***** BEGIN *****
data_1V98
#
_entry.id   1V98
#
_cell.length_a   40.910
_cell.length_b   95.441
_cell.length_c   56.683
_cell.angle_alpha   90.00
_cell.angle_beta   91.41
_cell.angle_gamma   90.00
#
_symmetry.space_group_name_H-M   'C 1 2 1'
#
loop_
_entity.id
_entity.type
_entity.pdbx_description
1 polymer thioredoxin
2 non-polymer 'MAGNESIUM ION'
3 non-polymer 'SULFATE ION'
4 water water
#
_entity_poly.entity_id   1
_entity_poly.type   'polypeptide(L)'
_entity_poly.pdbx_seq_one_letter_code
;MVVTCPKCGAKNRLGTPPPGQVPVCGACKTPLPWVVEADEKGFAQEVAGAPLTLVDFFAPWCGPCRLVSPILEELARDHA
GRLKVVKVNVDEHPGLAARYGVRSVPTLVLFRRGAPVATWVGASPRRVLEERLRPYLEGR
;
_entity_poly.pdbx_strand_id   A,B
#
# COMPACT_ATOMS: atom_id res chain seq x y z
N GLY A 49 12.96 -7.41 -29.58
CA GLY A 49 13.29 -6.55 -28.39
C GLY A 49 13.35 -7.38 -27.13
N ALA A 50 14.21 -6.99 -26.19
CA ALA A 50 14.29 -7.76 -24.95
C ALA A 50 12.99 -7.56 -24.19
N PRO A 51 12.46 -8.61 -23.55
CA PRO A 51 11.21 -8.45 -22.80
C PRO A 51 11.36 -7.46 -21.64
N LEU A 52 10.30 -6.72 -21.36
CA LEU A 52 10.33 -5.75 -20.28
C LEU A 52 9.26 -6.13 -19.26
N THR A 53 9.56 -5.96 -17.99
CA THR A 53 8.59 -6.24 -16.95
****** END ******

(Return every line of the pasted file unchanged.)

data_1V98
#
_entry.id   1V98
#
_cell.length_a   40.910
_cell.length_b   95.441
_cell.length_c   56.683
_cell.angle_alpha   90.00
_cell.angle_beta   91.41
_cell.angle_gamma   90.00
#
_symmetry.space_group_name_H-M   'C 1 2 1'
#
loop_
_entity.id
_entity.type
_entity.pdbx_description
1 polymer thioredoxin
2 non-polymer 'MAGNESIUM ION'
3 non-polymer 'SULFATE ION'
4 water water
#
_entity_poly.entity_id   1
_entity_poly.type   'polypeptide(L)'
_entity_poly.pdbx_seq_one_letter_code
;MVVTCPKCGAKNRLGTPPPGQVPVCGACKTPLPWVVEADEKGFAQEVAGAPLTLVDFFAPWCGPCRLVSPILEELARDHA
GRLKVVKVNVDEHPGLAARYGVRSVPTLVLFRRGAPVATWVGASPRRVLEERLRPYLEGR
;
_entity_poly.pdbx_strand_id   A,B
#
# COMPACT_ATOMS: atom_id res chain seq x y z
N GLY A 49 12.96 -7.41 -29.58
CA GLY A 49 13.29 -6.55 -28.39
C GLY A 49 13.35 -7.38 -27.13
N ALA A 50 14.21 -6.99 -26.19
CA ALA A 50 14.29 -7.76 -24.95
C ALA A 50 12.99 -7.56 -24.19
N PRO A 51 12.46 -8.61 -23.55
CA PRO A 51 11.21 -8.45 -22.80
C PRO A 51 11.36 -7.46 -21.64
N LEU A 52 10.30 -6.72 -21.36
CA LEU A 52 10.33 -5.75 -20.28
C LEU A 52 9.26 -6.13 -19.26
N THR A 53 9.56 -5.96 -17.99
CA THR A 53 8.59 -6.24 -16.95